MY REVIEW. Rosie’s life keeps getting more complicated, and her magical ability isn’t proving helpful. She’s torn between wanting to keep the peace, or her sanity. Maggie, Rosie’s daughter is slightly in awe of her new sibling. He’s not one for conforming or fitting in. Anyone who has dealt with truculent teens will have sympathy for Rosie and Declan. The book still has the trademark wit and good humour with the characters we have come to know and care about.
The Bermondsey Bookshop by Mary Gibson.
Set in 1920s London, this is the inspiring story of Kate Goss’s struggle against poverty, hunger and cruel family secrets.
Her mother died in a fall, her father has vanished without trace, and now her aunt and cousins treat her viciously. In a freezing, vermin-infested garret, factory girl Kate has only her own brave spirit and dreams of finding her father to keep her going. She has barely enough money to feed herself, or to pay the rent. The factory where she works begins to lay off people and it isn’t long before she has fallen into the hands of the violent local money-lender. That is until an unexpected opportunity comes her way – a job cleaning a most unusual bookshop, where anyone, from factory workers to dockers, can learn to read and then buy books cheaply. A new world opens up, but with it come new dangers, too. Based on the true story of the Bermondsey Bookshop, this is the most inspiring and gripping novel Mary Gibson has yet written.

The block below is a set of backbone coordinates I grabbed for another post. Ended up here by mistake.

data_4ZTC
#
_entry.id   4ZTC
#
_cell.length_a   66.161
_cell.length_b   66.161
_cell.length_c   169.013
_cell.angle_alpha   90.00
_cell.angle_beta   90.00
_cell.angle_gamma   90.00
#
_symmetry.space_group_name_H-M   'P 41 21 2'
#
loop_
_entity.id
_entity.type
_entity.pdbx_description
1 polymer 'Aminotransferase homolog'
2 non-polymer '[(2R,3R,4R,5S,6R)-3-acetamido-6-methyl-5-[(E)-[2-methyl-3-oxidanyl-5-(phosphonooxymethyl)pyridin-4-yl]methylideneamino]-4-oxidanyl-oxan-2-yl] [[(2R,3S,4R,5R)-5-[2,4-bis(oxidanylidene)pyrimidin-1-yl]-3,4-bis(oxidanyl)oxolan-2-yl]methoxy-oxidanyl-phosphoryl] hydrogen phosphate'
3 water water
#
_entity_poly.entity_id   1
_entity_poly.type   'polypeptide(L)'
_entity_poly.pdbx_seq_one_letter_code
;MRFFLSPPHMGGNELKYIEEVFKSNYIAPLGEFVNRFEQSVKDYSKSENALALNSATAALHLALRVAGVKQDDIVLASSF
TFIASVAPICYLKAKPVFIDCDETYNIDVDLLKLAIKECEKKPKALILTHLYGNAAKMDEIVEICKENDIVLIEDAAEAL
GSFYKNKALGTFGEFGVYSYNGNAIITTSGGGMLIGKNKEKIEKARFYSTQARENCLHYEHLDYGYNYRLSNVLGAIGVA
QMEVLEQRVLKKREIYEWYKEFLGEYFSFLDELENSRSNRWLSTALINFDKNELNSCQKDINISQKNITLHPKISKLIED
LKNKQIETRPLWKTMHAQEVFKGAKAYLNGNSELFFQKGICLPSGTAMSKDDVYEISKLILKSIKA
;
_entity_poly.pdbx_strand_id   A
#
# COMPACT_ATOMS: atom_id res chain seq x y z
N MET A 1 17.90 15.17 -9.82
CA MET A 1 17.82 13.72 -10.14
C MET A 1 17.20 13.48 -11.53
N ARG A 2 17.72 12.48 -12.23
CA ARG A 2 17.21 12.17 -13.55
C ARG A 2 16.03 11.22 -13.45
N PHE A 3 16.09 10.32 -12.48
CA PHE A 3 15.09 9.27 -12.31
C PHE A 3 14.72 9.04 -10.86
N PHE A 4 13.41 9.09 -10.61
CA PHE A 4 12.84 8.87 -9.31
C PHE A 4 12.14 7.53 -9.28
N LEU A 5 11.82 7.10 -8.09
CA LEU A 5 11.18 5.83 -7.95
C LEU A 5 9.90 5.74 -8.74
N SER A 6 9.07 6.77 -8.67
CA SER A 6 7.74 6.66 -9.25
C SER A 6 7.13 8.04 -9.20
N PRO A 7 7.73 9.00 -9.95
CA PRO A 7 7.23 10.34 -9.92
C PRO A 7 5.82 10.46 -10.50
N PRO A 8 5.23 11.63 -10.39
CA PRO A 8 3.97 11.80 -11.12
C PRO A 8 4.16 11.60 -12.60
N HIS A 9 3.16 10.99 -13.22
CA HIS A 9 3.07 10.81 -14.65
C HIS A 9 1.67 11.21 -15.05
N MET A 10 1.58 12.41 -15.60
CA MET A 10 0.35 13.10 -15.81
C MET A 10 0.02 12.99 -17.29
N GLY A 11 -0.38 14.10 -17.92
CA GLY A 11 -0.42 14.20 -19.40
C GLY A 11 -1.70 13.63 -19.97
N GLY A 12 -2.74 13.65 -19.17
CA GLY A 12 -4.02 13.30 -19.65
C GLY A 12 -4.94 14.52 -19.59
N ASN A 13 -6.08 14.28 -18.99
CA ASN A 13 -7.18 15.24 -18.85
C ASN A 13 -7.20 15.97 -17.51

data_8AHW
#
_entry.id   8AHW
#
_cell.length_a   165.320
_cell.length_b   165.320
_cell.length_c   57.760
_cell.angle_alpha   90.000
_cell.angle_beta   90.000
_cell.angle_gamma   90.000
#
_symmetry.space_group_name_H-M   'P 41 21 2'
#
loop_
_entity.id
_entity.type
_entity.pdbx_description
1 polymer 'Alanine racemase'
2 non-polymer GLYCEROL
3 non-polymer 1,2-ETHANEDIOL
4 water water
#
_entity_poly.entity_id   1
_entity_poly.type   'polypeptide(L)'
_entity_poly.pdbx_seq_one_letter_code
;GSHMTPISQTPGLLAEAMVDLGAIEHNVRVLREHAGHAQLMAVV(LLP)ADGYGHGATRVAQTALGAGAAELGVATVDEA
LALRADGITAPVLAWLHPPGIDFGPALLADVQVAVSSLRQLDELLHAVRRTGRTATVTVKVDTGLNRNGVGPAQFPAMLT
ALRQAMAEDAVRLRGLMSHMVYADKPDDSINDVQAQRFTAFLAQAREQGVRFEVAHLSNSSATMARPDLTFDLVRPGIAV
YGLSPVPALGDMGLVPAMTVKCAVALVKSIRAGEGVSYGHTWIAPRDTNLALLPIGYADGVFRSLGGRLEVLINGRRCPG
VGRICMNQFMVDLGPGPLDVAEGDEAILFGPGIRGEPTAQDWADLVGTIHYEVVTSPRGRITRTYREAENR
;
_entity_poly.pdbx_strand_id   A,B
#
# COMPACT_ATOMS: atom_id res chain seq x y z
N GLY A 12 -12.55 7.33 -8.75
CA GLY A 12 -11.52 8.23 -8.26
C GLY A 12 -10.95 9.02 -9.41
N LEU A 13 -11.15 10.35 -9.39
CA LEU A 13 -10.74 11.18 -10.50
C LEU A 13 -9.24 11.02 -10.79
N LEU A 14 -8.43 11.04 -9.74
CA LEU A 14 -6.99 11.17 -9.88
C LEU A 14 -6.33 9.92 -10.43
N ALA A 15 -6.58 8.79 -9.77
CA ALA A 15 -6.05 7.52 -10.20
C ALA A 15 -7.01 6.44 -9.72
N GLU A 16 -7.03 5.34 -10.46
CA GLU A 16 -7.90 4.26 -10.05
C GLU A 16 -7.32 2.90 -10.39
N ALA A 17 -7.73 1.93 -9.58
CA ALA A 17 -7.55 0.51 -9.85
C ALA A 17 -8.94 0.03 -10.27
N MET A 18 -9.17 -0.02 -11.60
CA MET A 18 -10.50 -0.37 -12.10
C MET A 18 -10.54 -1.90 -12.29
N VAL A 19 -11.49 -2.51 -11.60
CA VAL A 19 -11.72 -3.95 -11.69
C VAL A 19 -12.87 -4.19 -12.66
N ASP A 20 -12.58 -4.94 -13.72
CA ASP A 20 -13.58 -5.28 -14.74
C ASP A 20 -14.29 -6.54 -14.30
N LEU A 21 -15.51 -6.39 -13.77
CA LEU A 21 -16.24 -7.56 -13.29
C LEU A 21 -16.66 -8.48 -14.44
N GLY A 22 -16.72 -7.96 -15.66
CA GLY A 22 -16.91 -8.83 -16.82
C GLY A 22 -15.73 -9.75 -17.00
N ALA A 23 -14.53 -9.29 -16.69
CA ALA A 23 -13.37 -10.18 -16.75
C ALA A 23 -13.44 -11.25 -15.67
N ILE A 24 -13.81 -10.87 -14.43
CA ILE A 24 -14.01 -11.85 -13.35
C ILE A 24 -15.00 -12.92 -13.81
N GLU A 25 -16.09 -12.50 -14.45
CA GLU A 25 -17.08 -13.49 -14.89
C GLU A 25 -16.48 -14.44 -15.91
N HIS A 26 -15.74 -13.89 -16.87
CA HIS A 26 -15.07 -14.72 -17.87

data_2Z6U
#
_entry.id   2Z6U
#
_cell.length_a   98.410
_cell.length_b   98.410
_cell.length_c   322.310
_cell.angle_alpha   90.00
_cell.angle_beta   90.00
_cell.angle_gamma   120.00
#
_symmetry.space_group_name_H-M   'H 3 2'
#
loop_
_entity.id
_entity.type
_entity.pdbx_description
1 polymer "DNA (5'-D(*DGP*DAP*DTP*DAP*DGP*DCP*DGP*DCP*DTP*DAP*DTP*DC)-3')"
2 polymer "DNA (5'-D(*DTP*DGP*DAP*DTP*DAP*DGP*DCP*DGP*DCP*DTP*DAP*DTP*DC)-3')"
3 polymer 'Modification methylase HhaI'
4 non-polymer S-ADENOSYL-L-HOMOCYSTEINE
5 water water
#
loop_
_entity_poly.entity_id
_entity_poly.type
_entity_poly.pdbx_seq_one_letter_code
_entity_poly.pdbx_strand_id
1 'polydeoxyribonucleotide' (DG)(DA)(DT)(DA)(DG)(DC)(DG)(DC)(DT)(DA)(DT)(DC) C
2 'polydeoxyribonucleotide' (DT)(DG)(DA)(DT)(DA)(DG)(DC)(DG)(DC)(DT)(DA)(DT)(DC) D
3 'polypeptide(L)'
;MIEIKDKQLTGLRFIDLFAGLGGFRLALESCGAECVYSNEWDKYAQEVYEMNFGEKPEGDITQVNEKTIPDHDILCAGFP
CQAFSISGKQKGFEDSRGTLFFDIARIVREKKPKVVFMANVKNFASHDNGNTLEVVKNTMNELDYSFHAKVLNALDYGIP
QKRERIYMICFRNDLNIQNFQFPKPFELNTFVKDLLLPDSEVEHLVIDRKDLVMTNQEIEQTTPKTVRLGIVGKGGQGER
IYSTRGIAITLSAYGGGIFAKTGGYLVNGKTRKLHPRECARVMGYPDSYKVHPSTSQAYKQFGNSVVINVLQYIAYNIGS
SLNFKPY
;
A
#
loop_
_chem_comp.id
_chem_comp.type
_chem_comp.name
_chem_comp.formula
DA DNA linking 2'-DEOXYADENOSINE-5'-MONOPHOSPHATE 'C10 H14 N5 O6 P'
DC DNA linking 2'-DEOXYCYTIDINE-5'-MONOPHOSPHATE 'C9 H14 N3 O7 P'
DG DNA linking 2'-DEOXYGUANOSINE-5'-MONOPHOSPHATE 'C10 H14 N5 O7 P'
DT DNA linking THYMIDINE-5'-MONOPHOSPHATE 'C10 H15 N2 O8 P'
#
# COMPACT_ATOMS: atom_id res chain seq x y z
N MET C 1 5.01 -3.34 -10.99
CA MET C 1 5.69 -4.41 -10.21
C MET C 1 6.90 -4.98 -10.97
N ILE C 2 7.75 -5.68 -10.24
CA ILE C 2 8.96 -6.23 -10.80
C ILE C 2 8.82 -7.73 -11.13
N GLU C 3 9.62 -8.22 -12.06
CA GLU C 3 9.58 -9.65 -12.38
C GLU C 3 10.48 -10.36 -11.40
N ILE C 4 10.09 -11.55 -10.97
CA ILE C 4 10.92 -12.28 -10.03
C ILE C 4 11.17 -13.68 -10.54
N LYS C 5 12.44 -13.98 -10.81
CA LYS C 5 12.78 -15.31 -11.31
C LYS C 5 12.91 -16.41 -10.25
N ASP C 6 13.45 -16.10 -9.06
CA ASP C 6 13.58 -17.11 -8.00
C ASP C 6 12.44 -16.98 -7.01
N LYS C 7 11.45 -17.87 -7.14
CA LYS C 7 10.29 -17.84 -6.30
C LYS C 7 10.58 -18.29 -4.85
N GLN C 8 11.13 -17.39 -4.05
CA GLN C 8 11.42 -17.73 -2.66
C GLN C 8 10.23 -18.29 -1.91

MY REVIEW. I am pretty much guaranteed to pick up any book with a bookshop, or a library in the title. This story though focussed more on the main character Kate Goss. She is an unloved child ,who has been foisted on her aunt. Her mother is dead, and her father has disappeared. The grim surrounding and tough treatment meted out to Kate were very reminiscent of a Catherine Cookson novel. Her deprivation and the cruelty of her family were hard to take. Kate works a difficult and dirty job as a tin worker. When her aunt throws her out, she needs more work to survive. She finds it as a cleaner at the Bermondsey Bookshop. Through her part-time work there, she is gradually drawn into the lives of some of the middle-class patrons. When a Pygmalion transformation takes place, Kate learns how the other half lives. The part I found most interesting was about the bookshop ( based on the real bookshop) and its ethos.
Purls and Poison by Anne Canadeo.A Black Sheep Company Mystery.